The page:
Developers Guide to UC - The SDKs
I've been talking to developers about writing applications for the Unified Communications platform and I thought it would be useful to provide an overview of what makes up the platform and what you can do with it.
UC development is all about integrating communications into your applications. When you think about UC dev, think about the following capabilities:
Enabling Users to Communicate/Collaborate: As developers, we all want to create killer apps that our users can't live without. If you develop software for information workers, you've probably noticed that they spend all day in that application finding the information they need to make decisions or take some sort of action. You've also probably noticed that your users often spend a majority of their day using data from your application to work with other people on their team to reach consensus, drive decisions, etc.
How do they communicate using the data stored or displayed in your apps? Do they copy/paste information from your app and email it, waiting for a response? Do they call their coworker and tell them about the situation and wait for them to open the application, find the information in question, etc.? Do they print if off and walk over to the person's desk?
Now, what if the ability to communicate was built in to your app?
The UC development platform allows you to build communications using voice, video and IM (including multi-party conferencing in each mode) directly into your app. You can build presence into your app letting users see whether another user is available to discuss an issue just like the presence integrated into Outlook 2007 when Office Communicator 2007 (OC 2007) is installed. Once you have presence built into your app, you can let users launch voice, video and IM sessions using data from your application. Presence helps users avoid phone tag, voice mails and endless email threads by letting them communicate quickly based on availability. The ability to communicate using data from your application, or to collaborate using some context from your app, allows them to quickly zero in on the information they need to make a decision.
I've been using this feature as it's delivered in Outlook 2007 and OC 2007 and it's pretty addictive.
Building Communications UIs: UC development gives me the ability to reach users in new ways, accelerating business processes or making my applications more useful by allowing users to get information or make decisions in ways they couldn't in the past. I think of this as a new UI paradigm, where I can use IM and speech to reach users or to allow users to access information or business processes in my applications.
For example, I can use IM in my Windows Workflow apps to reach users to move the workflow to the next step. I can broadcast time sensitive information to groups of users to alert them to critical situation. I can build an IM service that is registered as a contact for users in OC 2007 so they can chat with that "IM Bot" just like it was another contact to query and get access to information quickly.
I can call users using any phone and text to speech (TTS) and automatic speech recognition (ASR) in Speech Server 2007 (built into OCS 2007) to move workflows along without forcing users to get on the network, log into my application, etc. I can allows users to call my applications and use TTS/ASR to allow them to get the information they need while mobile.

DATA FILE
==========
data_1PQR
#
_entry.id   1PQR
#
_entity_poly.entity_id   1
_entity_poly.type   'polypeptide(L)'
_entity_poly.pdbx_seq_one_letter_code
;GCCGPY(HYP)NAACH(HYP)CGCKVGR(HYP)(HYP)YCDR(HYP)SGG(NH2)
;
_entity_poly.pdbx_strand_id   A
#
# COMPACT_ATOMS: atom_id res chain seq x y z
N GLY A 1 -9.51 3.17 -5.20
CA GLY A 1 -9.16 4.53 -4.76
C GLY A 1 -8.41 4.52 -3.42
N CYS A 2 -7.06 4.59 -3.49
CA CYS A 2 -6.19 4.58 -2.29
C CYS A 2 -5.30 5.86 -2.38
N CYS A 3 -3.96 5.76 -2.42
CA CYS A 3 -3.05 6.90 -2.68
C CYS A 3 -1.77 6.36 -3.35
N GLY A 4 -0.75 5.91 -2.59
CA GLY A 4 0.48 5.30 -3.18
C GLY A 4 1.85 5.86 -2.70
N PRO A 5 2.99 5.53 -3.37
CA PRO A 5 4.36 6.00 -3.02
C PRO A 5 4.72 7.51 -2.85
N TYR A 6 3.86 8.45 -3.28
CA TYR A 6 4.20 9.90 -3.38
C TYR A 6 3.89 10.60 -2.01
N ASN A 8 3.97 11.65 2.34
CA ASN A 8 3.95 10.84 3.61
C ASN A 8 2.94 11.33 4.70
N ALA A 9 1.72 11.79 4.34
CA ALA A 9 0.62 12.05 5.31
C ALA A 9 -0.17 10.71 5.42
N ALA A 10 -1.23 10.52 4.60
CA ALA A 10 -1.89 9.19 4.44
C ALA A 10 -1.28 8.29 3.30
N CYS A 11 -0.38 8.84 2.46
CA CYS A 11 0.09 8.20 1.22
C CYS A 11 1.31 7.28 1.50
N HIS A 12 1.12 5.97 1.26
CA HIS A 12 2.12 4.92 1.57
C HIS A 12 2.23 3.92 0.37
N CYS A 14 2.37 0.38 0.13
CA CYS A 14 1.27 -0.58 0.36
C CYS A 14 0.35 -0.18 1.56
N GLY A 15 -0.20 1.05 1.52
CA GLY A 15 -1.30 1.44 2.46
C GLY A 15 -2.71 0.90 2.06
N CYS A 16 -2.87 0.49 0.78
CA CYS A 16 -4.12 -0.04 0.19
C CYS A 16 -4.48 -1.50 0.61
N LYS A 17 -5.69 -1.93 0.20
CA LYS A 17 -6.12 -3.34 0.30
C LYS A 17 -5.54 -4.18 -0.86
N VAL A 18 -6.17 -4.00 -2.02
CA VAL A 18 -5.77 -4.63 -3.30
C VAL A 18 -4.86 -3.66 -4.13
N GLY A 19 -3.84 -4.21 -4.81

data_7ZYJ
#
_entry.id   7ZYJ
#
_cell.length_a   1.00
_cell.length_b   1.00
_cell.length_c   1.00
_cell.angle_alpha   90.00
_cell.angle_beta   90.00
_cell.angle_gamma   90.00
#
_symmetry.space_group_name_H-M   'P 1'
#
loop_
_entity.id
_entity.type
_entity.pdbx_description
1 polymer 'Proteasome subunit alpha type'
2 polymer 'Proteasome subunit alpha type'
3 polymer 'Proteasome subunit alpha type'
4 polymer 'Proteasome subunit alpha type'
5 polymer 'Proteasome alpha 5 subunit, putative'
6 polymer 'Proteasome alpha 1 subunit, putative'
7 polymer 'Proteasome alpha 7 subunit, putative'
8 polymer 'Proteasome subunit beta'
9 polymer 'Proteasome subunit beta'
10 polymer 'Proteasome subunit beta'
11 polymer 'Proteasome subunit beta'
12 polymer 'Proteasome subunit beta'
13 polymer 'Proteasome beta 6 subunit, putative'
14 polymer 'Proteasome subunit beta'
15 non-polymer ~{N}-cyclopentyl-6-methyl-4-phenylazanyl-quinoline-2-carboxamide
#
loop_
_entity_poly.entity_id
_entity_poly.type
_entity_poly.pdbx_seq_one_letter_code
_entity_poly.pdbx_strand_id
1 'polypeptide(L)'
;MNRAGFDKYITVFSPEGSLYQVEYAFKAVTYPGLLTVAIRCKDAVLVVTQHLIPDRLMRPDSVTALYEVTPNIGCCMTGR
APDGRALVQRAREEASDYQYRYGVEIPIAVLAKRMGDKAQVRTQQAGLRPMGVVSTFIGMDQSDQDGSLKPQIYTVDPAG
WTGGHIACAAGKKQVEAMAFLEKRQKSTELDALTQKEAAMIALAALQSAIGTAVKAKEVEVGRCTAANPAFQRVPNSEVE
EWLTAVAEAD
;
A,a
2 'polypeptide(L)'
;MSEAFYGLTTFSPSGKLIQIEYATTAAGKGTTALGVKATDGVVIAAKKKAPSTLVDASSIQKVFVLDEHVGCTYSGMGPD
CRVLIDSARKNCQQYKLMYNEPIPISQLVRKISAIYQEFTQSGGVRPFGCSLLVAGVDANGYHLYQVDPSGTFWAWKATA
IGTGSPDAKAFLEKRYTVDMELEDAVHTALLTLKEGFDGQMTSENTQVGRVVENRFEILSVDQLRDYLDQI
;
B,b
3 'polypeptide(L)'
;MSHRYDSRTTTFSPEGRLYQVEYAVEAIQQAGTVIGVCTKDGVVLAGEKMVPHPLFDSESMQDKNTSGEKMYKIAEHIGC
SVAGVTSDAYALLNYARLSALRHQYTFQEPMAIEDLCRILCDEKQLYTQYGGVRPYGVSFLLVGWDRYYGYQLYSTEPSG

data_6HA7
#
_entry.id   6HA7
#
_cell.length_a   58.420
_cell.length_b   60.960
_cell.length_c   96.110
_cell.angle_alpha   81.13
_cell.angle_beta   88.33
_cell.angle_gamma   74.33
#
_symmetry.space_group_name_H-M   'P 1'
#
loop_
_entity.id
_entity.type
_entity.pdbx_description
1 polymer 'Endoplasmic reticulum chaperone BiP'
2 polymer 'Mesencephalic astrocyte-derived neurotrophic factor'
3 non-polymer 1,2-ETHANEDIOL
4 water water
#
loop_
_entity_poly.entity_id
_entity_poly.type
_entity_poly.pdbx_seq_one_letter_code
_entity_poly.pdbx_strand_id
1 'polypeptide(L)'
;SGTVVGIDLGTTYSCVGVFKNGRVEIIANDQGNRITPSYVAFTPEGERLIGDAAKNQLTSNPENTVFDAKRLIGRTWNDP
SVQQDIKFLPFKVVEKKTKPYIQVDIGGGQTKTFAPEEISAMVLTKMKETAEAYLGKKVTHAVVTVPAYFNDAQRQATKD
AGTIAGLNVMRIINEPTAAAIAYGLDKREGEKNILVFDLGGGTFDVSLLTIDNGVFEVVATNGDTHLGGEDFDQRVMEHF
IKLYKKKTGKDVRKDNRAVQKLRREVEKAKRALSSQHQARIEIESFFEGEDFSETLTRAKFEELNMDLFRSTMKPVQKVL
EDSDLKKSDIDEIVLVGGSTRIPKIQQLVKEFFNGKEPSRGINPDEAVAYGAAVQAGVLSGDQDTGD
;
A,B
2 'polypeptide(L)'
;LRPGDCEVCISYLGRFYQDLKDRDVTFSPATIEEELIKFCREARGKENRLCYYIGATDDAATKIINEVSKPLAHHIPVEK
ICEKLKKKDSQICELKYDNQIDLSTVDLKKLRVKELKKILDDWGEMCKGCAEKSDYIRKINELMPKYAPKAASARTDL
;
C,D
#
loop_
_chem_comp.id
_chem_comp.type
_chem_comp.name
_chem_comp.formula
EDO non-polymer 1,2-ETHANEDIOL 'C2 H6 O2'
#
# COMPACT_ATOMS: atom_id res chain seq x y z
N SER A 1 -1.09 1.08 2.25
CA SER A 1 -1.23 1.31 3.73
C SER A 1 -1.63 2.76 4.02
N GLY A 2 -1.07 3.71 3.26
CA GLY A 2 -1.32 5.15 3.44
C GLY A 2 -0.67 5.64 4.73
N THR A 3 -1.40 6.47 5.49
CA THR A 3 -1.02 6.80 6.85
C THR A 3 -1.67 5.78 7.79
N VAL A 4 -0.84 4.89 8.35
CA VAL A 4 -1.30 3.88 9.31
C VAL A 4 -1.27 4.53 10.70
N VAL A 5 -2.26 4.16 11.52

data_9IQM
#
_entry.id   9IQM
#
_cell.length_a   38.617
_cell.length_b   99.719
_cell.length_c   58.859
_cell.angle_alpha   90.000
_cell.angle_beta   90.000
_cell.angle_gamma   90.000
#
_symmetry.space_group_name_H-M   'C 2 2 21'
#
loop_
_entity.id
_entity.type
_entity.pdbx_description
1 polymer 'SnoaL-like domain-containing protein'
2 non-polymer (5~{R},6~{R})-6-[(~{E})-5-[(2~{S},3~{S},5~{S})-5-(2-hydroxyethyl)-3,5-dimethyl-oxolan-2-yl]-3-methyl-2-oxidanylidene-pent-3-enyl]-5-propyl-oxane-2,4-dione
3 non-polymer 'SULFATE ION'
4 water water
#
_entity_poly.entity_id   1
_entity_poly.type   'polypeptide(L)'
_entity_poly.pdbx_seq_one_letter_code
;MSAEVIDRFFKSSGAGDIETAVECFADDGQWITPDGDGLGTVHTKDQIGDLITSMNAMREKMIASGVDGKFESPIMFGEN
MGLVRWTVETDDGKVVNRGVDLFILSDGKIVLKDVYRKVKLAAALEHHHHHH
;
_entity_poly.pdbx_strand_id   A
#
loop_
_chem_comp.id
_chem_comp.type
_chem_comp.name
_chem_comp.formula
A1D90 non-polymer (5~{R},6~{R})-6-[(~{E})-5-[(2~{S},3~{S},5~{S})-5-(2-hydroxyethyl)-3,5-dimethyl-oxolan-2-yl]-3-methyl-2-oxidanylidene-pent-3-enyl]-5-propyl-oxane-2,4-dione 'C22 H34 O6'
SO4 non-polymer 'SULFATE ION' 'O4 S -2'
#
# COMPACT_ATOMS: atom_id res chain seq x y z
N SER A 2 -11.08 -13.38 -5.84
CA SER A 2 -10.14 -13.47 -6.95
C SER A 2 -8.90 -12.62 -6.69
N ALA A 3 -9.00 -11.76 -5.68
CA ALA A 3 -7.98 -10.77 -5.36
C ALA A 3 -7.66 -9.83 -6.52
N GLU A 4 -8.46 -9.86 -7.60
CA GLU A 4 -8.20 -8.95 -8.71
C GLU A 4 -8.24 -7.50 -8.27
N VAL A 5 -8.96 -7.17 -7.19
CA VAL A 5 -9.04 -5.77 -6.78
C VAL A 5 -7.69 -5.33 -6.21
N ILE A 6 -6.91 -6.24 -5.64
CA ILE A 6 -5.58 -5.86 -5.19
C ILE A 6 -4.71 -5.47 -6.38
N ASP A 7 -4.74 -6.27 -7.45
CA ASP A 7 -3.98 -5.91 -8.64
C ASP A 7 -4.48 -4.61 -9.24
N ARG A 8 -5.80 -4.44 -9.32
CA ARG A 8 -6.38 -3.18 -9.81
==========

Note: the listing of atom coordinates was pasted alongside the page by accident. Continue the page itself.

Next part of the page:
OK, so there are some really cool scenarios that I can enable once I've deployed OCS 2007/OC 2007 and started using the SDKs. How do those SDKs maps to these capabilities?
Office Communicator 2007 SDK: This SDK provides the ability to integrate presence into your applications and automate OC 2007 in order to launch voice, video or IM communications (including multiparty).
Unified Communications AJAX SDK: This SDK allows you to build presence and IM communications into your web apps using AJAX.
Unified Communications Managed API SDK: This is a library of managed classes that allow you to create server side or middle tier applications for SIP processing (incoming, outgoing or both). Use this API to send out broadcast IM, or use the API to register the presence of an IM Bot that works like a contact for users in OC 2007 and allows users to IM the Bot queries for quick access to information.
Speech Server 2007 Extensions for Visual Studio 2005: This API includes the SDK and designer for creating TTS/ASR applications using Speech Server 2007. Use this SDK to create applications that allow users to phone your application to get information or use the SDK to call users to drive the next step in a workflow.
Office Communications Server 2007 SDK: This API allows you to customize the SIP processing of OCS 2007 to add custom business logic. Examples include adding a custom disclaimer to IM conversations for legal or compliance reasons.
Unified Communications Client SDK: This SDK allows you to create your own SIP clients, such as a specialized IM appliatoin for a specific industry (finance, health care, etc.).
That’s a quick overview of the APIs. In the coming weeks, I’m going to blog about each with more details along with setting up a development environment for UC development. We’ve also got some cool samples coming, so I’ll blog about that as soon as we’ve got something cool to show.